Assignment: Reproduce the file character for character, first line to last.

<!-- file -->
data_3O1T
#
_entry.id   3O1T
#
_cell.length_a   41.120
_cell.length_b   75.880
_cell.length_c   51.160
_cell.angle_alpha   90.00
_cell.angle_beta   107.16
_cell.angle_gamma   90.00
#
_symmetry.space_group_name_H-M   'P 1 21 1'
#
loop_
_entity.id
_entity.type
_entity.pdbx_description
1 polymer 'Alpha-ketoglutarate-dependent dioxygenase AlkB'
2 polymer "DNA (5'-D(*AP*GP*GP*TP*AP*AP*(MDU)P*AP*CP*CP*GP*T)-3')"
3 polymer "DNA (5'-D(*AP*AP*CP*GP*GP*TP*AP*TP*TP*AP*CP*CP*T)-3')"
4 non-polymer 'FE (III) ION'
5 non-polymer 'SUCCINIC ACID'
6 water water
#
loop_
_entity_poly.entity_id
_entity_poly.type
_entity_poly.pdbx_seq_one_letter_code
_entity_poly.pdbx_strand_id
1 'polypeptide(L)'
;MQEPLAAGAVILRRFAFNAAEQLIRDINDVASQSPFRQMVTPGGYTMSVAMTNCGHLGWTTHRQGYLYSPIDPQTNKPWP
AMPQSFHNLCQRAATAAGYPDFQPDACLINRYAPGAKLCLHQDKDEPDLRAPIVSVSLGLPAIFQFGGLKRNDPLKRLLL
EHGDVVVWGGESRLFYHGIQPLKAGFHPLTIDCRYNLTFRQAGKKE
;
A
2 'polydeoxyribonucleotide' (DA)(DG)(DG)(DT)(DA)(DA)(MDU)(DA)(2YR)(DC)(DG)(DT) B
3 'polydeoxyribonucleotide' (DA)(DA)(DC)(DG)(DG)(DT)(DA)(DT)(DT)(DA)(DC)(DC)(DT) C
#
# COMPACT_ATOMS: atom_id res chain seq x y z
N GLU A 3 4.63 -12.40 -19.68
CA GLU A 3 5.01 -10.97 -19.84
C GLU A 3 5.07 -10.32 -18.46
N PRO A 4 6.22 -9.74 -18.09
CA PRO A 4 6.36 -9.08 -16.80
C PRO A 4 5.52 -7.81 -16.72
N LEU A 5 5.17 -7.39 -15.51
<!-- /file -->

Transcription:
data_3O1T
#
_entry.id   3O1T
#
_cell.length_a   41.120
_cell.length_b   75.880
_cell.length_c   51.160
_cell.angle_alpha   90.00
_cell.angle_beta   107.16
_cell.angle_gamma   90.00
#
_symmetry.space_group_name_H-M   'P 1 21 1'
#
loop_
_entity.id
_entity.type
_entity.pdbx_description
1 polymer 'Alpha-ketoglutarate-dependent dioxygenase AlkB'
2 polymer "DNA (5'-D(*AP*GP*GP*TP*AP*AP*(MDU)P*AP*CP*CP*GP*T)-3')"
3 polymer "DNA (5'-D(*AP*AP*CP*GP*GP*TP*AP*TP*TP*AP*CP*CP*T)-3')"
4 non-polymer 'FE (III) ION'
5 non-polymer 'SUCCINIC ACID'
6 water water
#
loop_
_entity_poly.entity_id
_entity_poly.type
_entity_poly.pdbx_seq_one_letter_code
_entity_poly.pdbx_strand_id
1 'polypeptide(L)'
;MQEPLAAGAVILRRFAFNAAEQLIRDINDVASQSPFRQMVTPGGYTMSVAMTNCGHLGWTTHRQGYLYSPIDPQTNKPWP
AMPQSFHNLCQRAATAAGYPDFQPDACLINRYAPGAKLCLHQDKDEPDLRAPIVSVSLGLPAIFQFGGLKRNDPLKRLLL
EHGDVVVWGGESRLFYHGIQPLKAGFHPLTIDCRYNLTFRQAGKKE
;
A
2 'polydeoxyribonucleotide' (DA)(DG)(DG)(DT)(DA)(DA)(MDU)(DA)(2YR)(DC)(DG)(DT) B
3 'polydeoxyribonucleotide' (DA)(DA)(DC)(DG)(DG)(DT)(DA)(DT)(DT)(DA)(DC)(DC)(DT) C
#
# COMPACT_ATOMS: atom_id res chain seq x y z
N GLU A 3 4.63 -12.40 -19.68
CA GLU A 3 5.01 -10.97 -19.84
C GLU A 3 5.07 -10.32 -18.46
N PRO A 4 6.22 -9.74 -18.09
CA PRO A 4 6.36 -9.08 -16.80
C PRO A 4 5.52 -7.81 -16.72
N LEU A 5 5.17 -7.39 -15.51